Thousands of new protesters from the Thai countryside have descended on the capital of Bangkok, complicating efforts to end demonstrations that have paralyzed the city.
In his weekly television address Sunday, Prime Minister Abhisit Vejjajiva called for a quick end to two months of protests. He demanded that opposition Red Shirts give a clear answer to his reconciliation proposal no later than Monday.
The Thai leader is offering to hold elections on November 14, but warns he will rescind the offer if violence continues.
Earlier Sunday, U.S. Assistant Secretary of State for East Asian Affairs Kurt Campbell met with government officials and opposition activists. He said he hopes anti-government protesters seize the opportunity.
The talks follow new violence and the arrival of more protesters Saturday. Two police officers were killed and 13 other people were wounded in gun and grenade attacks, while an estimated 5,000 protesters began joining fellow Red Shirts in occupied parts of the capital.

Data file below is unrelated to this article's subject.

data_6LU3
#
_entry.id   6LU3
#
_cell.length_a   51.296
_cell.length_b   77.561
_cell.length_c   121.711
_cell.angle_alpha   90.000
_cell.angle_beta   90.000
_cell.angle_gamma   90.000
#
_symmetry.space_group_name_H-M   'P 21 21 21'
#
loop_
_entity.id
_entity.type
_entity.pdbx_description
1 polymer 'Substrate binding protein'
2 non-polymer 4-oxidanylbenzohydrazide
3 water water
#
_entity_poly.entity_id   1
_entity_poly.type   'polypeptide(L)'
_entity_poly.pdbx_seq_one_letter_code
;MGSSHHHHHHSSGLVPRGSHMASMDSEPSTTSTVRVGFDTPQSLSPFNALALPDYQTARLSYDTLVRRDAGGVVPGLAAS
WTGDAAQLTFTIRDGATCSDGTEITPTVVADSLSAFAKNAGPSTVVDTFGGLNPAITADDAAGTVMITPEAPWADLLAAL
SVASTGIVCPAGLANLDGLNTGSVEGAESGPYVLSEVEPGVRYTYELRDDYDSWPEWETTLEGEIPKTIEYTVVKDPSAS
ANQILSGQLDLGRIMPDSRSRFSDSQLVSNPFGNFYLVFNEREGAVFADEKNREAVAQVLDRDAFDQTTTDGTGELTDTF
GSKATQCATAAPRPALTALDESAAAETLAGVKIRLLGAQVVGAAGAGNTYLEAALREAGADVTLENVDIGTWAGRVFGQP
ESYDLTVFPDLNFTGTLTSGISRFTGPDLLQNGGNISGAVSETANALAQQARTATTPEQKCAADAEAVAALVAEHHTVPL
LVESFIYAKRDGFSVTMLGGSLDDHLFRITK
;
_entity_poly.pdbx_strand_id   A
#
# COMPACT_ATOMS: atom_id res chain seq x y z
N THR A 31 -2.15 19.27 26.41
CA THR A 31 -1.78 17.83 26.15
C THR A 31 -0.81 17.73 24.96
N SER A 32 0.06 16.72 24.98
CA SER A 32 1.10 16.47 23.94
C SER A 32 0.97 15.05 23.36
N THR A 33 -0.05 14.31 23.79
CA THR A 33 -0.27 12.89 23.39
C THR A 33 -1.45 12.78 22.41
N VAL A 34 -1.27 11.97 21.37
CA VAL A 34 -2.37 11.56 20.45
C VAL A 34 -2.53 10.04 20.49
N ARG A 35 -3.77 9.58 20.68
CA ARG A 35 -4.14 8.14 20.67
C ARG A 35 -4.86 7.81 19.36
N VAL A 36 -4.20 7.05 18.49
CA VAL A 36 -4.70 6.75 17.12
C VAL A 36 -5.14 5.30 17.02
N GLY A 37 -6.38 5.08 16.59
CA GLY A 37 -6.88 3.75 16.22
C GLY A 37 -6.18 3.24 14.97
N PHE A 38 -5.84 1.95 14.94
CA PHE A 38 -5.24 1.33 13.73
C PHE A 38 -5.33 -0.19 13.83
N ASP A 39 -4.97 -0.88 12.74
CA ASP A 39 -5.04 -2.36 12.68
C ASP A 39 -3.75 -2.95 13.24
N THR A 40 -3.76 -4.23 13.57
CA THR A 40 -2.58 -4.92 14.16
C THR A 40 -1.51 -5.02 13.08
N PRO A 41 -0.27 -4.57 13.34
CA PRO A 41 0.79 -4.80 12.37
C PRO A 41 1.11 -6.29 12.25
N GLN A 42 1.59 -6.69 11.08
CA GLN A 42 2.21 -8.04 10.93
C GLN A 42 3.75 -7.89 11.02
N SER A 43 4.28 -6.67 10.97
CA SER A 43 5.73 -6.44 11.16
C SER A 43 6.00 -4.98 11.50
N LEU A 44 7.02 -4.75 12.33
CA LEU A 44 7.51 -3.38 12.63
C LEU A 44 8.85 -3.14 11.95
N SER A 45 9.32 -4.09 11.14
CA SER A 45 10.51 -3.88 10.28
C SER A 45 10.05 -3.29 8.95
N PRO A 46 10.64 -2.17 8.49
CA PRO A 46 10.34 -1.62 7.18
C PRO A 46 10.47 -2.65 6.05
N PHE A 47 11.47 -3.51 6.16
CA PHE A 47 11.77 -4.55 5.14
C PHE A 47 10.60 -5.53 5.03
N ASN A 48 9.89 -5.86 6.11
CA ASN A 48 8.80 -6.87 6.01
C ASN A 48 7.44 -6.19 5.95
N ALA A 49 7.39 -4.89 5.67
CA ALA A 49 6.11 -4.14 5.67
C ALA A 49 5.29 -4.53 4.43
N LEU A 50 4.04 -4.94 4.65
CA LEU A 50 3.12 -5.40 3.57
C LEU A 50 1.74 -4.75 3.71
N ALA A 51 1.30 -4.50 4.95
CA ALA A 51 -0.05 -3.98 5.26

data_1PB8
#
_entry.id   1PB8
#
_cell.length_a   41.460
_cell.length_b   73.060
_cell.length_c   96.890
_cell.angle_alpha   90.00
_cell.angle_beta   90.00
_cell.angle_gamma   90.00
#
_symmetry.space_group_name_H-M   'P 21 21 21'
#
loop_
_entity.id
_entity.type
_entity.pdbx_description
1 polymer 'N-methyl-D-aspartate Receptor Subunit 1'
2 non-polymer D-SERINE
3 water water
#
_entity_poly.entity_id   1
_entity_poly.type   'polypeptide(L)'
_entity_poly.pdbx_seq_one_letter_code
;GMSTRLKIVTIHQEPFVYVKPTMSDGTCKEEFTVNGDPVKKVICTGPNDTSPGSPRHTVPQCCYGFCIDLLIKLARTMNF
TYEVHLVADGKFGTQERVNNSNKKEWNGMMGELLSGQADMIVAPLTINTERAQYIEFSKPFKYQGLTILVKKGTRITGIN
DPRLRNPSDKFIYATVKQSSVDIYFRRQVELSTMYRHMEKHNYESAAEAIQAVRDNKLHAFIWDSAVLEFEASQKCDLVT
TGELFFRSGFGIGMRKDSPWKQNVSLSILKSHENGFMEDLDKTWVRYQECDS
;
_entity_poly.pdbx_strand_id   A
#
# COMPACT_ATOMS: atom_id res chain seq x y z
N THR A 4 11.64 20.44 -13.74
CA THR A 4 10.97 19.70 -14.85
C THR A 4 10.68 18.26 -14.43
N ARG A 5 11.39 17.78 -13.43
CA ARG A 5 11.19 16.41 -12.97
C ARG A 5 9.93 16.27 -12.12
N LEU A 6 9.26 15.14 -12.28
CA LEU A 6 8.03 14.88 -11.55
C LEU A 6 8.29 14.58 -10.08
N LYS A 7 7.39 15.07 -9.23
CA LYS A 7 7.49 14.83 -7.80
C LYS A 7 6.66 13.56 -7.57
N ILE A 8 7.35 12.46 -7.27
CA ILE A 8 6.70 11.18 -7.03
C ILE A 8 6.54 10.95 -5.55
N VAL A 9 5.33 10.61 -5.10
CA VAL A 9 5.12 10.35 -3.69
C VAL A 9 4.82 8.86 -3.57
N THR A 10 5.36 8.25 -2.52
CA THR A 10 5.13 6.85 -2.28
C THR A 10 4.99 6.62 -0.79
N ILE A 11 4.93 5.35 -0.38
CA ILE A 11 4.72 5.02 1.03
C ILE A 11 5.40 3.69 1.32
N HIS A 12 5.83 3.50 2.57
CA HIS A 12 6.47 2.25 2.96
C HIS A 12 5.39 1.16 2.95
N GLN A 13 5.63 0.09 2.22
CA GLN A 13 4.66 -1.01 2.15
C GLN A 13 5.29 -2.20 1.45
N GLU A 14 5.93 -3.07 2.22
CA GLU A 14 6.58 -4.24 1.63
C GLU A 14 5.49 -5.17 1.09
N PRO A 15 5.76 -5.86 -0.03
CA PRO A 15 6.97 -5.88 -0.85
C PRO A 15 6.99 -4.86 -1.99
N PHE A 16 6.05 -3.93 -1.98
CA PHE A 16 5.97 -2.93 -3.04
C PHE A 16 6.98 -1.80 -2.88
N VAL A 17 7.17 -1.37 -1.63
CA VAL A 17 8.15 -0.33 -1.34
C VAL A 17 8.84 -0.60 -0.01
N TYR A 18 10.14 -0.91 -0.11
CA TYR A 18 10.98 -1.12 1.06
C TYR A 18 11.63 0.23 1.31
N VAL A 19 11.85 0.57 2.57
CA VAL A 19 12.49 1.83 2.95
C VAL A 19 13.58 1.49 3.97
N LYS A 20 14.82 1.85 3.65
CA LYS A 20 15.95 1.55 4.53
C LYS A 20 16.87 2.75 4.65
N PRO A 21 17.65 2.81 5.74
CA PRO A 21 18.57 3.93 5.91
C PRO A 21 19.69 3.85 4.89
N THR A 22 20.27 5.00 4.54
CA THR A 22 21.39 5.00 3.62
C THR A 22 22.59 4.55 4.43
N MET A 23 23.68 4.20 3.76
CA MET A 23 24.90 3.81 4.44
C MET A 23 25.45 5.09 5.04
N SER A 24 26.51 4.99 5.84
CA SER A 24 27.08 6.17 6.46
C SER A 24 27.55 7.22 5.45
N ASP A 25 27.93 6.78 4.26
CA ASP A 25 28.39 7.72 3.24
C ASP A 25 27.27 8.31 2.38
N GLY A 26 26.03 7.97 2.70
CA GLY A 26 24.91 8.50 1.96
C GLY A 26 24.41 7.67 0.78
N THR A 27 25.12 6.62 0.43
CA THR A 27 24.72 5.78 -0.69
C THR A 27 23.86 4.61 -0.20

The arrival of the new protesters comes just one month after clashes killed 25 people in the financial district of Silom.
On Sunday, protest leaders called for an investigation into the violence and for charges to be filed, while relatives of those who died displayed pictures of their loved ones during an event in downtown Bangkok.
Earlier this month, Mr. Abhisit offered to hold early elections if the Red Shirts accepted his reconciliation plan, which includes constitutional reform, resolving economic injustices and an independent investigation of recent political violence.
The protesters are demanding an early election to replace a government they see as elitist and undemocratic. Many of them are rural poor and working class activists who support former prime minister Thaksin Shinawatra, who was ousted in a 2006 coup for alleged corruption.
The Red Shirts have accepted Mr. Abhisit's reconciliation plan in principle, but have not yet agreed to leave the protest site.
Some information for this report provided by AP and Reuters.